60 hen harriers confirmed illegally killed or ‘missing’ since 2018, most of them on or close to UK grouse moors

For anyone who still wants to pretend that the grouse shooting industry isn’t responsible for the systematic extermination of hen harriers on grouse moors across the UK, here’s the latest catalogue of crime that suggests otherwise.

[This male hen harrier died in 2019 after his leg was almost severed in an illegally set trap that had been placed next to his nest on a Scottish grouse moor (see here). Photo by Ruth Tingay]

This is the blog I now publish after every reported killing or suspicious disappearance.

They disappear in the same way political dissidents in authoritarian dictatorships have disappeared” (Stephen Barlow, 22 January 2021).

Today the list has been updated to include the most recently reported victims, three young hen harriers whose satellite tags inexplicably stopped transmitting and whose corpses vanished in to thin air in July, August and September 2021 (see here).

The disgraceful national catalogue of illegally killed and ‘missing’ hen harriers will continue to grow – I know of at least one more on-going police investigation which has yet to be publicised.

I’ve been compiling this list only since 2018 because that is the year that the grouse shooting industry ‘leaders’ would have us believe that the criminal persecution of hen harriers had stopped and that these birds were being welcomed back on to the UK’s grouse moors (see here).

This assertion was made shortly before the publication of a devastating new scientific paper that demonstrated that 72% of satellite-tagged hen harriers were confirmed or considered likely to have been illegally killed, and this was ten times more likely to occur over areas of land managed for grouse shooting relative to other land uses (see here).

2018 was also the year that Natural England issued itself with a licence to begin a hen harrier brood meddling trial on grouse moors in northern England. For new blog readers, hen harrier brood meddling is a conservation sham sanctioned by DEFRA as part of its ludicrous ‘Hen Harrier Action Plan‘ and carried out by Natural England (NE), in cahoots with the very industry responsible for the species’ catastrophic decline in England. For more background see here.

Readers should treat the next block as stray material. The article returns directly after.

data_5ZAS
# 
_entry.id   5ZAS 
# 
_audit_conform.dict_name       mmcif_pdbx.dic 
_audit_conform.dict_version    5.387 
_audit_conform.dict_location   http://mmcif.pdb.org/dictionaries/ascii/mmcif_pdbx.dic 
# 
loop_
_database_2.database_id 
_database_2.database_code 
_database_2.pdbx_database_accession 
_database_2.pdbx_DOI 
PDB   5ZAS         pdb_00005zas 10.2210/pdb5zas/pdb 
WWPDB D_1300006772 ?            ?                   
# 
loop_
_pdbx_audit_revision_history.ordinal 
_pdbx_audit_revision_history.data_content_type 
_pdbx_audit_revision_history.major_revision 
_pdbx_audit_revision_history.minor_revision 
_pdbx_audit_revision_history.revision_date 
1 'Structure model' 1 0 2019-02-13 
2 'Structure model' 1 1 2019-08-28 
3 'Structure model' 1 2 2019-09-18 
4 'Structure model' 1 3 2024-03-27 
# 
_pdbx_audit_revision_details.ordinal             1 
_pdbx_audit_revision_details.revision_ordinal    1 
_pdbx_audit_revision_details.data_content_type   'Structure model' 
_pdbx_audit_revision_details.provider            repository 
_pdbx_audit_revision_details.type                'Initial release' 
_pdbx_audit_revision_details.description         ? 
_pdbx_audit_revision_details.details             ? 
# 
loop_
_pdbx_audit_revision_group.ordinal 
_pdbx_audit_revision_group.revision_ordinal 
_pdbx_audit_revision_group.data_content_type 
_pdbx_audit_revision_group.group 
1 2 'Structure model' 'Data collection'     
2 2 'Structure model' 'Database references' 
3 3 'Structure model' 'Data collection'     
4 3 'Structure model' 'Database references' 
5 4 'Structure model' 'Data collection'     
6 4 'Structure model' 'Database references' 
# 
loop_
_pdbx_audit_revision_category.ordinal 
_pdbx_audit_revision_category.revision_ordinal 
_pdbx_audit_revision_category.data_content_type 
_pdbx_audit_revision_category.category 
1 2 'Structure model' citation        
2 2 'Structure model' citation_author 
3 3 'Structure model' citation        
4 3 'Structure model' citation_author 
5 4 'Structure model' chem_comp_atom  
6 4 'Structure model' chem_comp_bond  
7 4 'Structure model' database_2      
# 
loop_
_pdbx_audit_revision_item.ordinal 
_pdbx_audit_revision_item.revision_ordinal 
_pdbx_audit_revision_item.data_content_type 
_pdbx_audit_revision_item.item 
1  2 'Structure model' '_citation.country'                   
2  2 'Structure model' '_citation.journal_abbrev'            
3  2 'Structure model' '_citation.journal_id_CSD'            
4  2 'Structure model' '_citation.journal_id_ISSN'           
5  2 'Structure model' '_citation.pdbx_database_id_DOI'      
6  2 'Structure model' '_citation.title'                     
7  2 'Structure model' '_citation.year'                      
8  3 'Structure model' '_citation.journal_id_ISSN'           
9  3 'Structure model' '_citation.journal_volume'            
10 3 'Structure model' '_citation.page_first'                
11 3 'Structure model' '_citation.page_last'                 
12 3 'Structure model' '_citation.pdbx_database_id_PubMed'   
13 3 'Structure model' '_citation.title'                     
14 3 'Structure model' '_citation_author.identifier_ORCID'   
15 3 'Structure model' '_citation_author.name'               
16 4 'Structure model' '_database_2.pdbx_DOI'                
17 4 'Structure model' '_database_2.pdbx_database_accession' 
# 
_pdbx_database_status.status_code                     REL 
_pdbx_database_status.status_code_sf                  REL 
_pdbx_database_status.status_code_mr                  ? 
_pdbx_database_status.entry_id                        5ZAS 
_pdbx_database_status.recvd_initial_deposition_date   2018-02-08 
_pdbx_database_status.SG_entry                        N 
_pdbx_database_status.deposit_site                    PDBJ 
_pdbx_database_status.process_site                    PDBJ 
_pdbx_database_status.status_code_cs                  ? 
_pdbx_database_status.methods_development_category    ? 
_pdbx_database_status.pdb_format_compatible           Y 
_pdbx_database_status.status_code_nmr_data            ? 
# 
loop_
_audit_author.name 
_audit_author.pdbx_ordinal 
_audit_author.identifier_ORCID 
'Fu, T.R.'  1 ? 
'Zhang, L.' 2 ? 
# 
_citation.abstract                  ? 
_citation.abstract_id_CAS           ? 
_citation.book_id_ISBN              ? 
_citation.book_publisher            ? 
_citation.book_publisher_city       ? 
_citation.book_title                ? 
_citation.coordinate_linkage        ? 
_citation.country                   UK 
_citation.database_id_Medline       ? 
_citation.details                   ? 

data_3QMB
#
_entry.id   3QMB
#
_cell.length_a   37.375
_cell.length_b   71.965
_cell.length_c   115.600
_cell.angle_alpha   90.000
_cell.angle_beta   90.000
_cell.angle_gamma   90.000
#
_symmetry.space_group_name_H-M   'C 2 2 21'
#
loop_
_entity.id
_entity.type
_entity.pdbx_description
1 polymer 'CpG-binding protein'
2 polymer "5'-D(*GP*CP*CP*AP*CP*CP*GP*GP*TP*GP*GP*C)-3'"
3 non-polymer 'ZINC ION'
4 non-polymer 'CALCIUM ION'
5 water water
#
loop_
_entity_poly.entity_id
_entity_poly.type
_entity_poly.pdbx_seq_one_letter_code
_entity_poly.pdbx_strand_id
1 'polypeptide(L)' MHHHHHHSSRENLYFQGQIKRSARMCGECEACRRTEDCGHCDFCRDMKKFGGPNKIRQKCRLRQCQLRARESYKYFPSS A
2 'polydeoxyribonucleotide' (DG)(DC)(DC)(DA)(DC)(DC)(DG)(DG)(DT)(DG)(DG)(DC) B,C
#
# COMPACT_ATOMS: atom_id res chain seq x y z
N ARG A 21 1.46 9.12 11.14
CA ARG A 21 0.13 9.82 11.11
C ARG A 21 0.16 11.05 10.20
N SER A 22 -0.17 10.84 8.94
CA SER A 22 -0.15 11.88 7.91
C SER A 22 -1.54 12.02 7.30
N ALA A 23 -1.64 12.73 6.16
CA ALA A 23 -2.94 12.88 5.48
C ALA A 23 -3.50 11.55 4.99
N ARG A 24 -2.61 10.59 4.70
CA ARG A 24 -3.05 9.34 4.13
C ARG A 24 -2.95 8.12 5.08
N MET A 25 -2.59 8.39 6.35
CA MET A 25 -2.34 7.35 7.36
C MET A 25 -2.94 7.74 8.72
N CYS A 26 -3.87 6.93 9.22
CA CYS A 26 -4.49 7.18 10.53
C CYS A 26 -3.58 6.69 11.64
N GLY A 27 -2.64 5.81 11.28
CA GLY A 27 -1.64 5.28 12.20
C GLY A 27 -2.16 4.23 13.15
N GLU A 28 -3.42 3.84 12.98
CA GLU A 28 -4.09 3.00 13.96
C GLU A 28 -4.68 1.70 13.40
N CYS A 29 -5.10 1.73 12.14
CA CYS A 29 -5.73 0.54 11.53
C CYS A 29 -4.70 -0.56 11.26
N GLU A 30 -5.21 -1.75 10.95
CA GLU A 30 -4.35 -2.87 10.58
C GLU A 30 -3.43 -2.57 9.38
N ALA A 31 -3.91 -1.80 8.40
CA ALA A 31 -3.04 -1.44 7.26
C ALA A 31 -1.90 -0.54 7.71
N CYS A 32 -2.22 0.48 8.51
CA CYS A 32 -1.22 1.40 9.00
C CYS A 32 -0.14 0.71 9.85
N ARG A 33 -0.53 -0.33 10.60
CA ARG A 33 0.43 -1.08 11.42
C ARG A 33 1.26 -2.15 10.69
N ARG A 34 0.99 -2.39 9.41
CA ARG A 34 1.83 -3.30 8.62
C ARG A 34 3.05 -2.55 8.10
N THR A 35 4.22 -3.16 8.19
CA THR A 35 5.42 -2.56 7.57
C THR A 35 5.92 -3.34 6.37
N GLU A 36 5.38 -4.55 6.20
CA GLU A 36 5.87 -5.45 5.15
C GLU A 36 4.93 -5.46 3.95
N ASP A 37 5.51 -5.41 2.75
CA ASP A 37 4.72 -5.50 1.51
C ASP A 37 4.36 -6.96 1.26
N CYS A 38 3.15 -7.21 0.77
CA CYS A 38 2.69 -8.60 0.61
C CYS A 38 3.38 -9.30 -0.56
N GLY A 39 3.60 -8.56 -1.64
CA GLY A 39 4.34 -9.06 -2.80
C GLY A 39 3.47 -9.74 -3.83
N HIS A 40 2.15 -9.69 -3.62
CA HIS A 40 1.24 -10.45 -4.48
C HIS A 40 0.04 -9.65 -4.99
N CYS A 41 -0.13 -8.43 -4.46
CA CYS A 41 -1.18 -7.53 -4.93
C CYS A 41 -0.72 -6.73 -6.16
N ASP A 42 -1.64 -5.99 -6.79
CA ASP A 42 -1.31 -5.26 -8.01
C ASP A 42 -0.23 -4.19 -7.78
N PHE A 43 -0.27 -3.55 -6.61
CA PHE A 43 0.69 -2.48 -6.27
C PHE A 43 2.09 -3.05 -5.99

Brood meddling has been described as a sort of ‘gentleman’s agreement’ by commentator Stephen Welch:

I don’t get it, I thought the idea of that scheme was some kind of trade off – a gentleman’s agreement that the birds would be left in peace if they were moved from grouse moors at a certain density. It seems that one party is not keeping their side of the bargain“.

With at least 60 hen harriers gone since 2018, I think it’s fair to say that the grouse shooting industry is simply taking the piss. Meanwhile, Natural England pretends that ‘partnership working’ is the way to go.

‘Partnership working’ appears to include authorising the removal of hen harrier chicks from a grouse moor already under investigation by the police for suspected raptor persecution (here) and accepting a £10K bung from representatives of the grouse shooting industry that prevents Natural England from criticising them or the sham brood meddling trial (see here).

[Cartoon by Gill Lewis]

So here’s the latest gruesome list. Note that the majority of these birds (but not all) were fitted with satellite tags. How many more [untagged] harriers have been killed?

February 2018: Hen harrier Saorsa ‘disappeared’ in the Angus Glens in Scotland (here). The Scottish Gamekeepers Association later published wholly inaccurate information claiming the bird had been re-sighted. The RSPB dismissed this as “completely false” (here).

5 February 2018: Hen harrier Marc ‘disappeared’ on a grouse moor in Durham (here)

9 February 2018: Hen harrier Aalin ‘disappeared’ on a grouse moor in Wales (here)

March 2018: Hen harrier Blue ‘disappeared’ in the Lake District National Park (here)

March 2018: Hen harrier Finn ‘disappeared’ near Moffat in Scotland (here)

18 April 2018: Hen harrier Lia ‘disappeared’ in Wales and her corpse was retrieved in a field in May 2018. Cause of death was unconfirmed but police treating death as suspicious (here)

8 August 2018: Hen harrier Hilma ‘disappeared’ on a grouse moor in Northumberland (here).

16 August 2018: Hen harrier Athena ‘disappeared’ on a grouse moor in Scotland (here)

26 August 2018: Hen Harrier Octavia ‘disappeared’ on a grouse moor in the Peak District National Park (here)

29 August 2018: Hen harrier Margot ‘disappeared’ on a grouse moor in Scotland (here)

29 August 2018: Hen Harrier Heulwen ‘disappeared’ on a grouse moor in Wales (here)

3 September 2018: Hen harrier Stelmaria ‘disappeared’ on a grouse moor in Scotland (here)

24 September 2018: Hen harrier Heather ‘disappeared’ on a grouse moor in Scotland (here)

2 October 2018: Hen harrier Mabel ‘disappeared’ on a grouse moor on the edge of the Yorkshire Dales National Park (here)

3 October 2018: Hen Harrier Thor ‘disappeared’ next to a grouse moor in Bowland, Lanacashire (here)

23 October 2018: Hen harrier Tom ‘disappeared’ in South Wales (here)